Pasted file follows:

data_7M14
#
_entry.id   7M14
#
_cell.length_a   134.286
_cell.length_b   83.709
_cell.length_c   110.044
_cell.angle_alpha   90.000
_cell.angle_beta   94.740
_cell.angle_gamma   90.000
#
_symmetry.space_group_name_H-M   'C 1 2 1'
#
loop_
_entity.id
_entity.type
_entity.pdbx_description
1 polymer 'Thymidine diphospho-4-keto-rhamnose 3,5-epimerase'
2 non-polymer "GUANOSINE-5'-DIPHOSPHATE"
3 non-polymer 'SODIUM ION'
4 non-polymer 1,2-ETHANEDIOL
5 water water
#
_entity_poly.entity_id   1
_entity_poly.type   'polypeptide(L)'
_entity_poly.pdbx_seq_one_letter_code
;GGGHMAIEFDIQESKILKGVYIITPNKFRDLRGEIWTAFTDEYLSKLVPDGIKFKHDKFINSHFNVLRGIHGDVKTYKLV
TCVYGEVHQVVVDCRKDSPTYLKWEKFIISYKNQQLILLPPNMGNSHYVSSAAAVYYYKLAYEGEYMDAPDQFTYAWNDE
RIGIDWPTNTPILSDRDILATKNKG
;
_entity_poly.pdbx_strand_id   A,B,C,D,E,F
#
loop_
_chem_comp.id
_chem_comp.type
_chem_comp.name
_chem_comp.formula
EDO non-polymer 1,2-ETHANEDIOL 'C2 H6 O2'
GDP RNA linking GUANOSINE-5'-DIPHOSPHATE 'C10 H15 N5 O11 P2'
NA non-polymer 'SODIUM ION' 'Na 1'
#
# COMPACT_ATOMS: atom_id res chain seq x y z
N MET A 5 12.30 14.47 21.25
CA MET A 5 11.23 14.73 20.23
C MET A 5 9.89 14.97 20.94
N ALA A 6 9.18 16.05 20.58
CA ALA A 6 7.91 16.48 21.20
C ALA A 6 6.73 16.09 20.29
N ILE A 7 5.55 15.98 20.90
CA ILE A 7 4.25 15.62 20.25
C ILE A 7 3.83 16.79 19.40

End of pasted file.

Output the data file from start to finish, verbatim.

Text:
data_7M14
#
_entry.id   7M14
#
_cell.length_a   134.286
_cell.length_b   83.709
_cell.length_c   110.044
_cell.angle_alpha   90.000
_cell.angle_beta   94.740
_cell.angle_gamma   90.000
#
_symmetry.space_group_name_H-M   'C 1 2 1'
#
loop_
_entity.id
_entity.type
_entity.pdbx_description
1 polymer 'Thymidine diphospho-4-keto-rhamnose 3,5-epimerase'
2 non-polymer "GUANOSINE-5'-DIPHOSPHATE"
3 non-polymer 'SODIUM ION'
4 non-polymer 1,2-ETHANEDIOL
5 water water
#
_entity_poly.entity_id   1
_entity_poly.type   'polypeptide(L)'
_entity_poly.pdbx_seq_one_letter_code
;GGGHMAIEFDIQESKILKGVYIITPNKFRDLRGEIWTAFTDEYLSKLVPDGIKFKHDKFINSHFNVLRGIHGDVKTYKLV
TCVYGEVHQVVVDCRKDSPTYLKWEKFIISYKNQQLILLPPNMGNSHYVSSAAAVYYYKLAYEGEYMDAPDQFTYAWNDE
RIGIDWPTNTPILSDRDILATKNKG
;
_entity_poly.pdbx_strand_id   A,B,C,D,E,F
#
loop_
_chem_comp.id
_chem_comp.type
_chem_comp.name
_chem_comp.formula
EDO non-polymer 1,2-ETHANEDIOL 'C2 H6 O2'
GDP RNA linking GUANOSINE-5'-DIPHOSPHATE 'C10 H15 N5 O11 P2'
NA non-polymer 'SODIUM ION' 'Na 1'
#
# COMPACT_ATOMS: atom_id res chain seq x y z
N MET A 5 12.30 14.47 21.25
CA MET A 5 11.23 14.73 20.23
C MET A 5 9.89 14.97 20.94
N ALA A 6 9.18 16.05 20.58
CA ALA A 6 7.91 16.48 21.20
C ALA A 6 6.73 16.09 20.29
N ILE A 7 5.55 15.98 20.90
CA ILE A 7 4.25 15.62 20.25
C ILE A 7 3.83 16.79 19.40